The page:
Chuck Lorre’s “United States of Al” is trying very hard. Maybe a little too hard.
The new CBS sitcom (premiering Thursday, 8:30 EDT/PDT, ★★ out of four), about the friendship between an ex-Marine and his unit’s Afghan interpreter, is an earnest and open-hearted attempt at a sitcom bromance between two very different men who become the best of friends.
However, Lorre and producers David Goetsch and Maria Ferrari have tried so hard to create a perfectly palatable story of an immigrant of color that they manage to turn Al into a caricature that borders on offensive. Without a fully formed title character or identity, “Al” adds up to a lackluster sitcom that doesn’t often land its jokes.
The series kicks off as Riley (Parker Young) is trying to adjust to civilian life back home, and Awalmir (Adhir Kalyan) finally arrives in the U.S. after waiting years for his chance at a new life in America. He moves in with his former brother-in-arms, currently living in his dad Art’s (Dean Norris) garage. Since returning from Afghanistan, Riley and his wife Vanessa (Kelli Goss) have separated, sharing custody of their daughter Hazel (Farrah Mackenzie), much to Al’s horror. Riley’s sister Lizzie (Elizabeth Alderfer) is also back home after her fiancé died in combat in Afghanistan.
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Al is rarely the butt of the broad sitcom’s jokes, unlike many portrayals of Middle Eastern characters on TV. But his character is also rarely written as a coherent human. Although his name is in the title, it’s the white characters who get the depth, the emotions and the relatability. We feel Lizzie mourning her late fiancé while drinking heavily and self-destructively seeking out anonymous sex; we see Riley struggle to find his place in civilian life by rebuffing a job with his dad and hitting on every woman he sees; and we understand Vanessa’s frustration with her ex’s inability to show up as a husband and father after he keeps letting her down.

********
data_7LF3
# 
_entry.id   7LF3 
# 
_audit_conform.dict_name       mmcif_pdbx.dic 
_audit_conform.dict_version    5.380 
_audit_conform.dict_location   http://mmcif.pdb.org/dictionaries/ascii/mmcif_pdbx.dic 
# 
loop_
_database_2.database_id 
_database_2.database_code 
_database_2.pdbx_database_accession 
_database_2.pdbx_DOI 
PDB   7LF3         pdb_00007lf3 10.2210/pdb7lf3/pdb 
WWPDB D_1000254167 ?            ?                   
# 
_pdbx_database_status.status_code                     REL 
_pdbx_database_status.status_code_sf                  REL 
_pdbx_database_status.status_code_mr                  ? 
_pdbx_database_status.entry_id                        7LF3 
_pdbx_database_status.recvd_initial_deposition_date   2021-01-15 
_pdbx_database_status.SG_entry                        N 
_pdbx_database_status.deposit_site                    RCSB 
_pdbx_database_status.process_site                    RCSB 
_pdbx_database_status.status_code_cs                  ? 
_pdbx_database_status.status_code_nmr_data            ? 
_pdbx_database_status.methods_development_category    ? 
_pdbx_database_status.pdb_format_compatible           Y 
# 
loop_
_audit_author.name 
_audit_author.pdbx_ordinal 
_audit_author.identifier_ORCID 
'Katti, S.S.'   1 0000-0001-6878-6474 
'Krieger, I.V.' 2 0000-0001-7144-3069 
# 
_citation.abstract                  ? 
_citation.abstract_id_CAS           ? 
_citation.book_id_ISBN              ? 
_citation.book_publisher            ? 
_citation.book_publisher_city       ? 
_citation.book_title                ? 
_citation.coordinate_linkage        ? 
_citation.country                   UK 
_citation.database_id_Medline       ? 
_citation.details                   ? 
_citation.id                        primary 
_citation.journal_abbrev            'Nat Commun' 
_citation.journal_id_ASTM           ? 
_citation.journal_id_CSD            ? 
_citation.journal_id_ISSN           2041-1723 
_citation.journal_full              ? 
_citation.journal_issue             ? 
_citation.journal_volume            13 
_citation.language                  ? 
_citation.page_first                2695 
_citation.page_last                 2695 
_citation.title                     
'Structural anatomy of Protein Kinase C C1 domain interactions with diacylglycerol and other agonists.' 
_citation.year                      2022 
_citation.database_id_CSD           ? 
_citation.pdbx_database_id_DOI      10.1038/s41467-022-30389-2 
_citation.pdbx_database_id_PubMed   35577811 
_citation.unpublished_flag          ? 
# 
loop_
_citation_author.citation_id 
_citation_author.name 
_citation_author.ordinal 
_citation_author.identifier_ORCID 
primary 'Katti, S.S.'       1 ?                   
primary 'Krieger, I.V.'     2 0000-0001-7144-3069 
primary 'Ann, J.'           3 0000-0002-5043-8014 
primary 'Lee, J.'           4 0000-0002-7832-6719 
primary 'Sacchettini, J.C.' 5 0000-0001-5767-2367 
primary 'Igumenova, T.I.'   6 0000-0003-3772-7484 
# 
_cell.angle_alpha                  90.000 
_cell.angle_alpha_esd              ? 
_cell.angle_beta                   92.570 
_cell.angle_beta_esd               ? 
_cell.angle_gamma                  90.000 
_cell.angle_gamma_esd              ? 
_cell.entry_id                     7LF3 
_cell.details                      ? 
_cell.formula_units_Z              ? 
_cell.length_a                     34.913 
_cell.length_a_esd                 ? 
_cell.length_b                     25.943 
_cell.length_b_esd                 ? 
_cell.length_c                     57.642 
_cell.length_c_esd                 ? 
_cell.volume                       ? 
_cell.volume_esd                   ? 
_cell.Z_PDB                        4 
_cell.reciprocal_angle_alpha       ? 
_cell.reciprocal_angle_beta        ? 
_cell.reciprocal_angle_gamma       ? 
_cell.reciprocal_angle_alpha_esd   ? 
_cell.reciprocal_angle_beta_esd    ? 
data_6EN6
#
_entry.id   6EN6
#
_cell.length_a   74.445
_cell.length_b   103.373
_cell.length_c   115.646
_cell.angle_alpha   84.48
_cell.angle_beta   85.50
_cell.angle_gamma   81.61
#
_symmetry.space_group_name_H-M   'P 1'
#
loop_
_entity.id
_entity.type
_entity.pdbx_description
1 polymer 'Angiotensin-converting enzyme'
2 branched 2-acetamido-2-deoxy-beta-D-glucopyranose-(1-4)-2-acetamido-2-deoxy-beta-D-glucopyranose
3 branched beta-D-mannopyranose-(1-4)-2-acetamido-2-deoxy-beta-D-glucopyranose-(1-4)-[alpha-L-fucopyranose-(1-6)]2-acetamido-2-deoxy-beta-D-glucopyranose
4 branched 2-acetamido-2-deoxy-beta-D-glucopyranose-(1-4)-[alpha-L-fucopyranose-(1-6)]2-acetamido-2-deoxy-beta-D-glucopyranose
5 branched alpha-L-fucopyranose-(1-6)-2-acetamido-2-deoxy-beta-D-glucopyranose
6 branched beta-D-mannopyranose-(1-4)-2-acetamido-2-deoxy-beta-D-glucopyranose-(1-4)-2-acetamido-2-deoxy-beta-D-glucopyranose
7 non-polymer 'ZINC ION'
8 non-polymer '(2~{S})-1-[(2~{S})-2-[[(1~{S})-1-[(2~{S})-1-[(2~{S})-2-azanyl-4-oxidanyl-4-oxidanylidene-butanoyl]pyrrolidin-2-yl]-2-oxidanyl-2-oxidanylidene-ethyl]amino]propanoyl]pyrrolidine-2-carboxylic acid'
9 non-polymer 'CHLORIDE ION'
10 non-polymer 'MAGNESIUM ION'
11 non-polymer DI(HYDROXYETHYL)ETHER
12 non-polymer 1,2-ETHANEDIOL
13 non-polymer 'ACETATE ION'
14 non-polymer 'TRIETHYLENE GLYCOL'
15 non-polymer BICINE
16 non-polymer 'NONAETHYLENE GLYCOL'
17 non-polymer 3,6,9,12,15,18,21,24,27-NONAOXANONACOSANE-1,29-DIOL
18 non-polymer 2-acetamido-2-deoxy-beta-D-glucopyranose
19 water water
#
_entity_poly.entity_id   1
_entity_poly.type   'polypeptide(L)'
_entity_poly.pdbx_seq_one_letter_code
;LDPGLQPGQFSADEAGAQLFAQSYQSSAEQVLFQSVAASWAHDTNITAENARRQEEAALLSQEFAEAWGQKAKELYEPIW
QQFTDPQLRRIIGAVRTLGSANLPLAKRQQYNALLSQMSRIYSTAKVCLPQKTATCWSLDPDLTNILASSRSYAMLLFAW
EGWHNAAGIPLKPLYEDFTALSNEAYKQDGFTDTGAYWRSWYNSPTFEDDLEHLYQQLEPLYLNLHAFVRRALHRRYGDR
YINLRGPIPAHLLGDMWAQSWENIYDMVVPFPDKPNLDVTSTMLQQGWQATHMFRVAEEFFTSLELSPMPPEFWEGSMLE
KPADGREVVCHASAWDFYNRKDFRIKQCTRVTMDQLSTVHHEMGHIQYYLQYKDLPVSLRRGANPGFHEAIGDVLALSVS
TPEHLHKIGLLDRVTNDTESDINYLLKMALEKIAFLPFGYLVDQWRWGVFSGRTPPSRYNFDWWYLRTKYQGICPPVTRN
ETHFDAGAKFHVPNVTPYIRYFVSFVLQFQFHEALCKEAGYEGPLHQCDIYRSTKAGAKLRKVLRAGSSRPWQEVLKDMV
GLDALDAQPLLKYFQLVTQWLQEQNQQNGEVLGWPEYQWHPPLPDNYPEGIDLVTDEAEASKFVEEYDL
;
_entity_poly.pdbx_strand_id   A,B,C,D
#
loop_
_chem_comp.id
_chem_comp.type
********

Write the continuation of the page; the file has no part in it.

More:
But with Al, we see a little man who only wants to help everyone else achieve actualization. His wants and needs are unimportant to the narrative. His simplistic storylines, in the four episodes made available for review, include being bowled over by seeing a woman in shorts for the first time and trying to make Hazel conform to his conservative standards of how children should behave. Al is a stand-in for a model minority: an unthreatening, sexless, subservient presence in Riley’s home.
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Before its debut, “Al” received immense backlash on social media based on promos that romanticized occupying military forces, and for casting an actor of Indian and South African descent to play an Afghan character.
Iranian-born producer Reza Aslan defended the series, tweeting, “The only way you will no longer be underrepresented on TV is if people like me try to do something about it. And people like you support it. My whole life I’ve been misrepresented on TV. That’s why I came to Hollywood to change that. You don’t have to support the effort. But maybe watch it then (expletive) on it not other way round.”
Aslan noted the series has four Afghan writers and worked with advocacy organizations, real soldiers and translators. And while “Al” may derive inspiration from true stories, they don’t translate well to a sitcom format. While Lorre’s other immigrant sitcom, “Bob Hearts Abishola,” is a perfectly fine series with a lot of heart and well-rounded characters, “Al” is far more superficial.
“Al” certainly has good intentions. But good intentions aren’t enough to make the show a worthy representation of a culture or even a good sitcom. There has to be something more substantial to back them up, and “Al” just doesn’t have it.
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